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The crisis shows the real value of what we take for granted

A crisis always opens the window of opportunity for something new. The coronavirus pandemic is not only a medical but also a social phenomenon. It is taking a lot from us, but it is also providing a new opportunity to learn and understand what really matters in life.

We have created a world in which greed and profit stand for strong values. However, the crisis is revealing that science, art and education are indeed of utmost importance.

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The situation in which we are immersed today has brought with it time to reflect on where we are, why we are here and where we are heading.

It is holding up a mirror to our actions. It has forced us to abandon activities that were, until recently, indispensable, such as consumerism, and it has revived the values of solidarity, closeness and empathy.

  • MALA GettyImages 1214779866 portishead1

    Stay home. That's the moto of our last days. Photo: portishead1-GettyImages/GulliverFilms&Foto

The first activity that we are having to give up in these times is consumerism. Overnight, we had to give up our conviction that it is difficult to live without spending, that consumption is a given and also gives purpose to our lives. Recent weeks have forced us to face the fact that this is something that we can leave behind.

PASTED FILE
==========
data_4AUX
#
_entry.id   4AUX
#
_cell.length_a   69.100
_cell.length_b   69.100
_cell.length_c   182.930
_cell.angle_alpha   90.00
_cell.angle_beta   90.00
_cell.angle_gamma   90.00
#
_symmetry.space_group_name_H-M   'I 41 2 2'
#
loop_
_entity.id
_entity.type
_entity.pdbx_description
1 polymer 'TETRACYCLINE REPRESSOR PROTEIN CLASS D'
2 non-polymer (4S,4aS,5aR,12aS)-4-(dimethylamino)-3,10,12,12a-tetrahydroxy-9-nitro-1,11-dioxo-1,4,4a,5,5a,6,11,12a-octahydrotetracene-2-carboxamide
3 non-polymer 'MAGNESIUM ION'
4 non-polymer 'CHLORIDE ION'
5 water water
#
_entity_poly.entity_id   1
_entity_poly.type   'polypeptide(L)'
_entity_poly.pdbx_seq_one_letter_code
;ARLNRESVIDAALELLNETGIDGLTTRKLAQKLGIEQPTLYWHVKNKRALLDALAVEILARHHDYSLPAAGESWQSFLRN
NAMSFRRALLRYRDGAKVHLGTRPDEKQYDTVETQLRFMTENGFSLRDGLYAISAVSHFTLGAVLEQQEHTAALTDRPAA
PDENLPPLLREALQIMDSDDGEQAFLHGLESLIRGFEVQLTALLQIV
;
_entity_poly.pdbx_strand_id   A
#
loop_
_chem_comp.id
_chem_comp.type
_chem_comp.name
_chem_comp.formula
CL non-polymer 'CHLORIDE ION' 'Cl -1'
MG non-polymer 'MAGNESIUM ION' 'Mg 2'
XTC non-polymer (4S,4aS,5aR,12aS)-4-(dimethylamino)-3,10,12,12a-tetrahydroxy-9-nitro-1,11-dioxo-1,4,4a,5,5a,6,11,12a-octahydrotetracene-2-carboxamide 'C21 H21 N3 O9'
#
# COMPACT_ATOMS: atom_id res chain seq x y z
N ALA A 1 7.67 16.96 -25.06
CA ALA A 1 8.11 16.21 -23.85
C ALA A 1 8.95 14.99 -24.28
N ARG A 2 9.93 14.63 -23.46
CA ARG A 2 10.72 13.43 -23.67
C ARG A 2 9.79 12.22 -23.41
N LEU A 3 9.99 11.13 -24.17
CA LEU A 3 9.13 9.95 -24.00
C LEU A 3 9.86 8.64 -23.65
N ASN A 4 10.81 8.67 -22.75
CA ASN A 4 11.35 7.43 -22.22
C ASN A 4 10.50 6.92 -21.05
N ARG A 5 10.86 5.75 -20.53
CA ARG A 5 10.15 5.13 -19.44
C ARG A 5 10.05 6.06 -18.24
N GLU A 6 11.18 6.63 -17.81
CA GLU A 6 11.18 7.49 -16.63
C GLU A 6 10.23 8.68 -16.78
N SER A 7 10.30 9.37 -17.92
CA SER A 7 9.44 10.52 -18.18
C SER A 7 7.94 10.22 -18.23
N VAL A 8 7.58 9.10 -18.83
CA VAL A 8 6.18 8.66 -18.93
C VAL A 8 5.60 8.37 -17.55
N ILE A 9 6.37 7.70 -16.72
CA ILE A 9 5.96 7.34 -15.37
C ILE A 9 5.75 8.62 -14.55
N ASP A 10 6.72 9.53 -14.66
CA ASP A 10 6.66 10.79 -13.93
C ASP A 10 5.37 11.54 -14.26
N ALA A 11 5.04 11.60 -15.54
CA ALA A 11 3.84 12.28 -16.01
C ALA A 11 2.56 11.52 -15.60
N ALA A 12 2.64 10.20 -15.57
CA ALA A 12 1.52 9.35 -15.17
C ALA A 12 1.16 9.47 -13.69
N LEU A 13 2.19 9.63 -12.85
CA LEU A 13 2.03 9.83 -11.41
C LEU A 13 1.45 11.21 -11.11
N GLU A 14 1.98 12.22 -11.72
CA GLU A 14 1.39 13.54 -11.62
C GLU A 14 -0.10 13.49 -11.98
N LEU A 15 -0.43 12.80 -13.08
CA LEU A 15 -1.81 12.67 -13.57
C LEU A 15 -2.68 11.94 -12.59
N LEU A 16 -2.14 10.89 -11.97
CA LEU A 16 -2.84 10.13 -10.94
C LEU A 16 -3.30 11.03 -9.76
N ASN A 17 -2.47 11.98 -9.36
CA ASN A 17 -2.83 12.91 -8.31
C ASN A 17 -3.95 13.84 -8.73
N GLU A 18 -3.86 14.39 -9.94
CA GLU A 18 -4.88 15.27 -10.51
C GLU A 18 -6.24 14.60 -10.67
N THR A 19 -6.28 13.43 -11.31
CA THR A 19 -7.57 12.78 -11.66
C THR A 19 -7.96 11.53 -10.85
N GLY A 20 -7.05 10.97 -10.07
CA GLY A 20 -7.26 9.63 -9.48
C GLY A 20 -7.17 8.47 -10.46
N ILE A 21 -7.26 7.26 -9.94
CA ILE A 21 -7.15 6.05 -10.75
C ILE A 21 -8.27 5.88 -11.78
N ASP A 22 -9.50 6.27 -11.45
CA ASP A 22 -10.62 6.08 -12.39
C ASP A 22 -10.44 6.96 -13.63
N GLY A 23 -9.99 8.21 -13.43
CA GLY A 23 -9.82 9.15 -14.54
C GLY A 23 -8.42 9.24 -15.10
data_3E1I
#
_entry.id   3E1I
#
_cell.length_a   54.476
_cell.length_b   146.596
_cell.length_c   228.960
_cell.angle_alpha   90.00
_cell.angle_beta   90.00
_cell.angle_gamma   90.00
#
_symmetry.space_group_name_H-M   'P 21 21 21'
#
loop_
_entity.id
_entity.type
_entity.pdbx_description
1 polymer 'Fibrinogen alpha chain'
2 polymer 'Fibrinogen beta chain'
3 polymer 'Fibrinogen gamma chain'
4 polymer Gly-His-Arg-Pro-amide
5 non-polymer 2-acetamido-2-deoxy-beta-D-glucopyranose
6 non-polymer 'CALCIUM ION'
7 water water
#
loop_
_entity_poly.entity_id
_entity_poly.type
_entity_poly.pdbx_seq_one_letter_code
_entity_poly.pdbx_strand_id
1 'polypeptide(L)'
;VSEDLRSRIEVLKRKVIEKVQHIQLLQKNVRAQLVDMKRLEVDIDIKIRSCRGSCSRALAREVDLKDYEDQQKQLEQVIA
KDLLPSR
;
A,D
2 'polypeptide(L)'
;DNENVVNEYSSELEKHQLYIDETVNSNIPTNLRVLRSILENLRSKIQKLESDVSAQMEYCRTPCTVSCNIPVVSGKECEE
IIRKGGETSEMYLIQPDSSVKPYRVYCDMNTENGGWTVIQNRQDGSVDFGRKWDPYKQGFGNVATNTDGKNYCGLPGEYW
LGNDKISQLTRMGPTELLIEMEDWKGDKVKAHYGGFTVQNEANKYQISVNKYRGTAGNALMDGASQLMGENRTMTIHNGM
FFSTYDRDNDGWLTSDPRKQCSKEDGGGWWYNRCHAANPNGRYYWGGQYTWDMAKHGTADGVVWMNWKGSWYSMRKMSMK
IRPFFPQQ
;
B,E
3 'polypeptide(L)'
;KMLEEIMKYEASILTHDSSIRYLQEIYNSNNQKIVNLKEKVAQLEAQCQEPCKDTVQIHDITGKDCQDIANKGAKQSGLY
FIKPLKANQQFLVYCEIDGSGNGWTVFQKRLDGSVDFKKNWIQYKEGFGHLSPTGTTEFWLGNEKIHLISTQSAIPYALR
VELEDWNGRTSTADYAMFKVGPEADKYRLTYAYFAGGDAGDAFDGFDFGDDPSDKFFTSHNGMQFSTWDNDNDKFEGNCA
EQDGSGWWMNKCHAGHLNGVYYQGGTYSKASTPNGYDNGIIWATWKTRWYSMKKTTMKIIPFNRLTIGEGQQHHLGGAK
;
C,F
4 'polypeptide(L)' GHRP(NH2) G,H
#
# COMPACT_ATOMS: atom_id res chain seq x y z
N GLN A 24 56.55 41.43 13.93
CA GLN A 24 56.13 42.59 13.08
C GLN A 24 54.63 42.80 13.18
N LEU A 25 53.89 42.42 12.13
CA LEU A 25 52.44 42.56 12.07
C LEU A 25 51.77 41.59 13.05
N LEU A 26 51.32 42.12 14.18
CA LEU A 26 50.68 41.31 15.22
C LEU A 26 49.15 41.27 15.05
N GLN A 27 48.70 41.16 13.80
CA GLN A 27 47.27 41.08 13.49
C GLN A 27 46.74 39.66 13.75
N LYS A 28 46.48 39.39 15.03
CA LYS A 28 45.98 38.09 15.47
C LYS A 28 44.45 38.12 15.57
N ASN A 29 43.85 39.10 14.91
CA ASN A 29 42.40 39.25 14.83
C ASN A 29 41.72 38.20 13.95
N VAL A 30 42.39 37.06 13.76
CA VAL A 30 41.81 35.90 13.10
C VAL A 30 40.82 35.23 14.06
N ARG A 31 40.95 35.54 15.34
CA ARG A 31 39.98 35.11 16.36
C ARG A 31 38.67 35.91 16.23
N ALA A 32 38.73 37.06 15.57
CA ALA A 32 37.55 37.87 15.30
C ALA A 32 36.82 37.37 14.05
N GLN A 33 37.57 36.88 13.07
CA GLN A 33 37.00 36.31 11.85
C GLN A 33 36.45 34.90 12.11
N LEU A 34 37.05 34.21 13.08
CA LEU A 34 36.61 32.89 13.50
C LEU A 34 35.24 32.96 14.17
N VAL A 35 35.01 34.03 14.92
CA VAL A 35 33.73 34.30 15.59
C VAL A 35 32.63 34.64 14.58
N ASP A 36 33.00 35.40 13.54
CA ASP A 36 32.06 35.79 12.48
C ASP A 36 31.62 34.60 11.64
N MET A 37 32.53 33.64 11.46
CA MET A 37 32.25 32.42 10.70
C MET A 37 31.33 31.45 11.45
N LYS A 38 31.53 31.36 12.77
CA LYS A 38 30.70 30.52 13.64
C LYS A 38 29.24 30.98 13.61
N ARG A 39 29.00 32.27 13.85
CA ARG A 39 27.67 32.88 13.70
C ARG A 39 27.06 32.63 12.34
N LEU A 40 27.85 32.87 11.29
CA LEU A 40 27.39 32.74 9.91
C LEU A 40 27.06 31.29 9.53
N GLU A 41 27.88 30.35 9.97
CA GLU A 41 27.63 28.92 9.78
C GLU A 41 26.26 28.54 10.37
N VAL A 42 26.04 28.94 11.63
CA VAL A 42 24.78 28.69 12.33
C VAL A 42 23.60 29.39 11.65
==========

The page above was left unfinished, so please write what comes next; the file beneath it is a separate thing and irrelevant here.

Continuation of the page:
In a way, this is a test to see if we can find a different purpose to our lives than the one imposed on us by the current global capitalist economy and its promoters.

There is no doubt that, amid the pandemic, many are wondering whether it was really necessary to make shopping, travel deals, low-cost global destinations and more, such an integral part of our lives.

  • GettyImages 523899061 Csondy

    Growing consumerism can also be seen with people buying goods and services to publicly display economic power, buying them just for fun and pleasure and buying without a plan. Photo: Csondy-GettyImages/GulliverFilm&Foto